Takeda is investing more in cell and gene therapy through new deals with Poseida Therapeutics and Immusoft targeting liver and neurometabolic disorders, respectively. BeiGene's Abraxane China licensing deal with Bristol Myers Squibb's Celgene is falling apart amid manufacturing problems and a legal battle. And more.
On the heels of a tie-up with Selecta Biosciences, Takeda has signed another gene therapy deal, this time with Poseida Therapeutics. In a heavily backloaded deal worth up to $3.6 billion, Takeda can license up to eight nonviral, in vivo gene therapies for liver and hematologic diseases from the San Diego biotech’s genetic engineering platform.
Takeda also penned a cell therapy pact with Seattle-based Immunsoft. The pact, worth up to $900 million, focuses on neurometabolic disorders. Immunosoft’s treatments aim to modify a person’s B cells to deliver gene-encoded therapies. The Japanese pharma can exclusively license the programs from the preclinical stage.
Bristol Myers Squibb is pulling Abraxane's China rights from a basket licensing deal Celgene signed with BeiGene in 2017. Abraxane’s China marketing has been on hold since last March after Chinese regulators noticed manufacturing problems at a U.S. site. Another BMS-owned U.S. facility recently also hit its own problems, putting Abraxane supply in shortage. The two firms are also battling in an arbitration process.
Samsung Biologics is eyeing an early completion of its $2 billion manufacturing facility, dubbed the Super Plant, in Incheon, South Korea. Originally planned for late 2023, the plant will be fully ready by mid-2023, a Samsung exec told Bloomberg. The gigantic project will increase the CDMO’s production capacity by about 70% to help the firm meet rising demand for genetic-material-based products.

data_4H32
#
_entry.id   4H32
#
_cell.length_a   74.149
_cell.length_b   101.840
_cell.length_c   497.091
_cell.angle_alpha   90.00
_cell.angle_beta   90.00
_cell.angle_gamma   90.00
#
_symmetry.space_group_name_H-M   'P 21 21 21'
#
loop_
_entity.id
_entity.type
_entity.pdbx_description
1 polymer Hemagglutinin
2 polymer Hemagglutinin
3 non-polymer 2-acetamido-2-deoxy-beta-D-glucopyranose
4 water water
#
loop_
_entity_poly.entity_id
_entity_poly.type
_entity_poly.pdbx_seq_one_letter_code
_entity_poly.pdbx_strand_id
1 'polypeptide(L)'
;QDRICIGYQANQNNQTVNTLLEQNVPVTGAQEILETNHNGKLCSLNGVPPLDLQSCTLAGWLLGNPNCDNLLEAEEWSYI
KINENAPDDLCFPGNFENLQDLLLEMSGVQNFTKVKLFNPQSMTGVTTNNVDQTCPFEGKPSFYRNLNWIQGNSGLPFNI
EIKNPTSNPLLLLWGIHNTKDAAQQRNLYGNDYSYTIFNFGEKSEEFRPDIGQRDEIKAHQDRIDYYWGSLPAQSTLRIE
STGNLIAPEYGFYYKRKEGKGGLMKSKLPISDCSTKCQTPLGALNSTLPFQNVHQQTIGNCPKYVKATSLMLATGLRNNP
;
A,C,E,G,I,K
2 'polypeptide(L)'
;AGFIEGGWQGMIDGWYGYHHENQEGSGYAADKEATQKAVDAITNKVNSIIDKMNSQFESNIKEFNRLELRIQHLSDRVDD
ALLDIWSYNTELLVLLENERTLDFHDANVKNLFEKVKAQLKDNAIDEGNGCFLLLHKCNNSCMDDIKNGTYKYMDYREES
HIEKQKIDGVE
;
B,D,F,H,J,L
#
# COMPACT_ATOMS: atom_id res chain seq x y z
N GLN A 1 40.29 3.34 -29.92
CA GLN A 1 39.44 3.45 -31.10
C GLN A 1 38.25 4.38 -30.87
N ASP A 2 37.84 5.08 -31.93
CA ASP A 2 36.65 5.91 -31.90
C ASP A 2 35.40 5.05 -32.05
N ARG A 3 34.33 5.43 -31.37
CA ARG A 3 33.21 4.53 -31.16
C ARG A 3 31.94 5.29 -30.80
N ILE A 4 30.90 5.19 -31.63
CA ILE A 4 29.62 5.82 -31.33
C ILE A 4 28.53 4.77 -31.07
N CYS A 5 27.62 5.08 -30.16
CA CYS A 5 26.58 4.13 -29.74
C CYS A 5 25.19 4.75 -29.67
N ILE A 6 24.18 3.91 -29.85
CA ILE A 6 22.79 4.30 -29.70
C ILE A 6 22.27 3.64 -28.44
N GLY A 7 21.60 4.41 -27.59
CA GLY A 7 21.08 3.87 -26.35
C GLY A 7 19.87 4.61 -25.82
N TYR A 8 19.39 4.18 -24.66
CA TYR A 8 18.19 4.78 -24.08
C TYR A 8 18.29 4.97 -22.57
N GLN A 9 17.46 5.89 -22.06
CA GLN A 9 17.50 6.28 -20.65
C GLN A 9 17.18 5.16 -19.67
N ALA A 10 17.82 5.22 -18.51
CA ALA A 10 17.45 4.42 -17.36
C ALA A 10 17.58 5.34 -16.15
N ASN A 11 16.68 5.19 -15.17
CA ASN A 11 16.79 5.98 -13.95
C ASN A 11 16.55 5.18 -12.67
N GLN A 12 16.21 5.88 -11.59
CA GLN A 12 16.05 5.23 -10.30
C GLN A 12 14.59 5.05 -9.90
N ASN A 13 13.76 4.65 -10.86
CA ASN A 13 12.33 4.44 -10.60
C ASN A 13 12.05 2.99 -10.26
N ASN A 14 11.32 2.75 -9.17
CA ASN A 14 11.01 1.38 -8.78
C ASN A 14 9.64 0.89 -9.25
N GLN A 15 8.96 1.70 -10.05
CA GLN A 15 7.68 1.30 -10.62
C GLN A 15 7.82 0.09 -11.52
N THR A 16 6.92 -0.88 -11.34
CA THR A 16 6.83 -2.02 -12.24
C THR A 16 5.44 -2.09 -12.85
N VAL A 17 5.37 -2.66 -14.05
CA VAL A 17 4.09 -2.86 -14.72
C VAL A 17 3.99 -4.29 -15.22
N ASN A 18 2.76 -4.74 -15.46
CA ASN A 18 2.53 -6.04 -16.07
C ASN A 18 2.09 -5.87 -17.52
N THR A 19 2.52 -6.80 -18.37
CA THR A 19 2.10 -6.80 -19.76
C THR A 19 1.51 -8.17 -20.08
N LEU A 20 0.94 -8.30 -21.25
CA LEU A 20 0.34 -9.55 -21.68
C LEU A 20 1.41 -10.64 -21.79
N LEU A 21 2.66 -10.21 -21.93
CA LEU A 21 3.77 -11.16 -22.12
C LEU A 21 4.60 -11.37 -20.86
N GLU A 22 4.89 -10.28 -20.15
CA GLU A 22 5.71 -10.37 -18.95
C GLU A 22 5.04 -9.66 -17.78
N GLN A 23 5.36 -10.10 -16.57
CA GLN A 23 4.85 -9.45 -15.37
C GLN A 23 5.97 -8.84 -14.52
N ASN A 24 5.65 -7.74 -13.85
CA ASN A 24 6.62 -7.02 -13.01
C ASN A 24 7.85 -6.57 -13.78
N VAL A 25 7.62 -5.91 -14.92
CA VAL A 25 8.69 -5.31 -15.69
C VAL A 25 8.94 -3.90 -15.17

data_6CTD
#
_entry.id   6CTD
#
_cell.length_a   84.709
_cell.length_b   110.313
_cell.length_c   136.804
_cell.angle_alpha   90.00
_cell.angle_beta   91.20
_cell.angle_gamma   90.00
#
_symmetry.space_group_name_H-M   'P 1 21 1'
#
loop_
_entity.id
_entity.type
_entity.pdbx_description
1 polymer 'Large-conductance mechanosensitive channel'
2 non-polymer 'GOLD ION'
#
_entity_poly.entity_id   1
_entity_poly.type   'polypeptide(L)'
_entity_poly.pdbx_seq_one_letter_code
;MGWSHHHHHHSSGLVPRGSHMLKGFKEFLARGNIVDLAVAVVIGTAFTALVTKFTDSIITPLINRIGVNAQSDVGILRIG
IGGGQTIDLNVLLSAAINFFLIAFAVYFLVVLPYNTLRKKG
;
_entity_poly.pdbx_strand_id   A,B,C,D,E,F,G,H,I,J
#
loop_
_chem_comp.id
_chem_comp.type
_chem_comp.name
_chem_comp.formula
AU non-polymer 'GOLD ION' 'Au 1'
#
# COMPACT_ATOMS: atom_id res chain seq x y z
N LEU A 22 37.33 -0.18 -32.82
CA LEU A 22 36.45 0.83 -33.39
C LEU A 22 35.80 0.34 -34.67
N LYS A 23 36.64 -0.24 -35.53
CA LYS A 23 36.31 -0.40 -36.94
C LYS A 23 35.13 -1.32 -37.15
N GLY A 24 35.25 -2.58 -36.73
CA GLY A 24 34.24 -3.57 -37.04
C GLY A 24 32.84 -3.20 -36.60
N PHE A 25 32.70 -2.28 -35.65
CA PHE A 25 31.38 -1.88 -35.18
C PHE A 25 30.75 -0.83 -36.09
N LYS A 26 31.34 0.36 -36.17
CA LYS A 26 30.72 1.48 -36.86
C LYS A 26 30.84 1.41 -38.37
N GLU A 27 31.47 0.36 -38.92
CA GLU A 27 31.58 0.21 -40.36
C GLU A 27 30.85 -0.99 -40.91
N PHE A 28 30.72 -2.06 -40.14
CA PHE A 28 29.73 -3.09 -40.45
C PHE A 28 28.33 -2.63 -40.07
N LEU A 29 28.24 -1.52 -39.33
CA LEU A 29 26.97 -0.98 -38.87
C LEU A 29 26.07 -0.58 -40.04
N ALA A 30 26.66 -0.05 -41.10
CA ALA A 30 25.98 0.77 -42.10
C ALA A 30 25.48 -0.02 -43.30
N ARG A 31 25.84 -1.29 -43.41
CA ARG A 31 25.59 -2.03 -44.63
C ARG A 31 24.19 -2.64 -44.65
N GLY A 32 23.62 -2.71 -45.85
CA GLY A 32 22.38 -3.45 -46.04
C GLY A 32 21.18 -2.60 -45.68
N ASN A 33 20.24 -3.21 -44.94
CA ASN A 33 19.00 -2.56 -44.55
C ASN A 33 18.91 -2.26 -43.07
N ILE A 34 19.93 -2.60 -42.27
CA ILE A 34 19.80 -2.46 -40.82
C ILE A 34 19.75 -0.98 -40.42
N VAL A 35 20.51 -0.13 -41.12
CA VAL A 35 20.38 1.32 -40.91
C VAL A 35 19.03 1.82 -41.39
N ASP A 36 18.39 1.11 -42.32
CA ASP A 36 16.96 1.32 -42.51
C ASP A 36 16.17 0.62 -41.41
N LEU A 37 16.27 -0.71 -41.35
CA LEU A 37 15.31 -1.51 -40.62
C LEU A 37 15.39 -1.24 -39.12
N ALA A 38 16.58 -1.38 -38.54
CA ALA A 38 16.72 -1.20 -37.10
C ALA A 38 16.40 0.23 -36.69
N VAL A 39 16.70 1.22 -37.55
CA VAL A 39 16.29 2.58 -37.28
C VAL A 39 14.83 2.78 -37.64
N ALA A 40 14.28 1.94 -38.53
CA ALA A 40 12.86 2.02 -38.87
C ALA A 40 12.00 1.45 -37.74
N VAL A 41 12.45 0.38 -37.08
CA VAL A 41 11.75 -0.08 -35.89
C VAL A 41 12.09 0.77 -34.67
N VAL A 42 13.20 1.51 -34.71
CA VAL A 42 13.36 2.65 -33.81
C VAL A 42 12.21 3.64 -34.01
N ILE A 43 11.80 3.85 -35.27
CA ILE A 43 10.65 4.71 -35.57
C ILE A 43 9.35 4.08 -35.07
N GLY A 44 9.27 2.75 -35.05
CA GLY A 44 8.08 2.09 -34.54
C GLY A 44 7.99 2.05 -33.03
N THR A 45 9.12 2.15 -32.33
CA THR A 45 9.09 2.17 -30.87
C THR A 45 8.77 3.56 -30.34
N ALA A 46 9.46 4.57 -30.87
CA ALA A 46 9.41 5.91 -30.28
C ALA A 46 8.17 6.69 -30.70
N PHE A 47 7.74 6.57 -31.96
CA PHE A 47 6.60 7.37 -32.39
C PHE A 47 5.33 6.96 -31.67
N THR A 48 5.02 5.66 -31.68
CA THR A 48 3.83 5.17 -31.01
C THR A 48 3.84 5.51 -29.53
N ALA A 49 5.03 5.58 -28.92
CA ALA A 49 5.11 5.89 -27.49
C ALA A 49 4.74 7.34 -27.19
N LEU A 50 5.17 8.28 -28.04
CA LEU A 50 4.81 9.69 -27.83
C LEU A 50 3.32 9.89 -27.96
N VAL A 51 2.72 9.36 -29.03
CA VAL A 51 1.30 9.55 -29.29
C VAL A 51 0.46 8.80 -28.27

As Merck files Ridgeback Biotherapeutics-partnered molnupiravir for FDA emergency use authorization, India’s Everest Organics has already started making the drug’s active ingredient. So far, the production has been limited at lab scale, according to Everest.
After several setbacks, Takeda’s late-stage pipeline received a boost. The company’s maribavir won unanimous backing from an FDA advisory committee for transplant recipients with refractory cytomegalovirus infection, setting the stage for a likely approval from the FDA.
Singapore-based Aum Biosciences landed $27 million in a series A to move its MNK and TRK inhibitors into midphase clinical trials. TRK is also the target of Bayer’s Vitrakvi and Roche’s Rozlytrek, and eFFECTOR Therapeutics’ tomivosertib is a contender against MNK.
Pfizer is suing Sinotherapeutics for trying to start selling early a generic version of the U.S. pharma’s extended release JAK inhibitor Xeljanz XR. At the center of the dispute is a patent covering a once-daily 11-mg formulation of the drug that’s set to expire in 2034.
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